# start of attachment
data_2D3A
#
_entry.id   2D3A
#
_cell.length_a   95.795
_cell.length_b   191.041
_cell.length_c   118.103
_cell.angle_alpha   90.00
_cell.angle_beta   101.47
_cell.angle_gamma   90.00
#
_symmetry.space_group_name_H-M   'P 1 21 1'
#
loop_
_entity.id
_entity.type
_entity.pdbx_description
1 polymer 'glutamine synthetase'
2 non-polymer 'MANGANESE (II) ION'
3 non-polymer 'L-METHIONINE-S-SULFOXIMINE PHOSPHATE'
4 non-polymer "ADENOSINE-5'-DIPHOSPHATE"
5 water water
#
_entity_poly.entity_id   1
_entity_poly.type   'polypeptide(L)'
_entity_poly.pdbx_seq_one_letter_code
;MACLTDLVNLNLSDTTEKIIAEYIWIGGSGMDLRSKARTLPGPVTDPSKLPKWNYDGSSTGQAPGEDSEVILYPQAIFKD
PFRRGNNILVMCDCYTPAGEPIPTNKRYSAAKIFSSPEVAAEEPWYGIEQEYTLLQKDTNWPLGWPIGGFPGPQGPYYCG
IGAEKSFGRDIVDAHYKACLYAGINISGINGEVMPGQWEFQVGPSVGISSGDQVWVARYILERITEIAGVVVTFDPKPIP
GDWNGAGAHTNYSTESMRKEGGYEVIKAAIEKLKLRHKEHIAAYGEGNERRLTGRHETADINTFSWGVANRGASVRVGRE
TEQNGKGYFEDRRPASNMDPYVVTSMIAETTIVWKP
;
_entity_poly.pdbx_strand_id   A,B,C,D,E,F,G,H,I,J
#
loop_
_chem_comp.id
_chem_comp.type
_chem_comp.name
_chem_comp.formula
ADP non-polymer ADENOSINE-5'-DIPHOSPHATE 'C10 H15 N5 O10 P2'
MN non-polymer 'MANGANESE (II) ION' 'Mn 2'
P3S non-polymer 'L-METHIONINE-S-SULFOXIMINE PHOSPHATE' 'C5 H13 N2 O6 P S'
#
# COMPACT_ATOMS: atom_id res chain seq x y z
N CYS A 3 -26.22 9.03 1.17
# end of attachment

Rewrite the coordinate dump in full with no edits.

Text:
data_2D3A
#
_entry.id   2D3A
#
_cell.length_a   95.795
_cell.length_b   191.041
_cell.length_c   118.103
_cell.angle_alpha   90.00
_cell.angle_beta   101.47
_cell.angle_gamma   90.00
#
_symmetry.space_group_name_H-M   'P 1 21 1'
#
loop_
_entity.id
_entity.type
_entity.pdbx_description
1 polymer 'glutamine synthetase'
2 non-polymer 'MANGANESE (II) ION'
3 non-polymer 'L-METHIONINE-S-SULFOXIMINE PHOSPHATE'
4 non-polymer "ADENOSINE-5'-DIPHOSPHATE"
5 water water
#
_entity_poly.entity_id   1
_entity_poly.type   'polypeptide(L)'
_entity_poly.pdbx_seq_one_letter_code
;MACLTDLVNLNLSDTTEKIIAEYIWIGGSGMDLRSKARTLPGPVTDPSKLPKWNYDGSSTGQAPGEDSEVILYPQAIFKD
PFRRGNNILVMCDCYTPAGEPIPTNKRYSAAKIFSSPEVAAEEPWYGIEQEYTLLQKDTNWPLGWPIGGFPGPQGPYYCG
IGAEKSFGRDIVDAHYKACLYAGINISGINGEVMPGQWEFQVGPSVGISSGDQVWVARYILERITEIAGVVVTFDPKPIP
GDWNGAGAHTNYSTESMRKEGGYEVIKAAIEKLKLRHKEHIAAYGEGNERRLTGRHETADINTFSWGVANRGASVRVGRE
TEQNGKGYFEDRRPASNMDPYVVTSMIAETTIVWKP
;
_entity_poly.pdbx_strand_id   A,B,C,D,E,F,G,H,I,J
#
loop_
_chem_comp.id
_chem_comp.type
_chem_comp.name
_chem_comp.formula
ADP non-polymer ADENOSINE-5'-DIPHOSPHATE 'C10 H15 N5 O10 P2'
MN non-polymer 'MANGANESE (II) ION' 'Mn 2'
P3S non-polymer 'L-METHIONINE-S-SULFOXIMINE PHOSPHATE' 'C5 H13 N2 O6 P S'
#
# COMPACT_ATOMS: atom_id res chain seq x y z
N CYS A 3 -26.22 9.03 1.17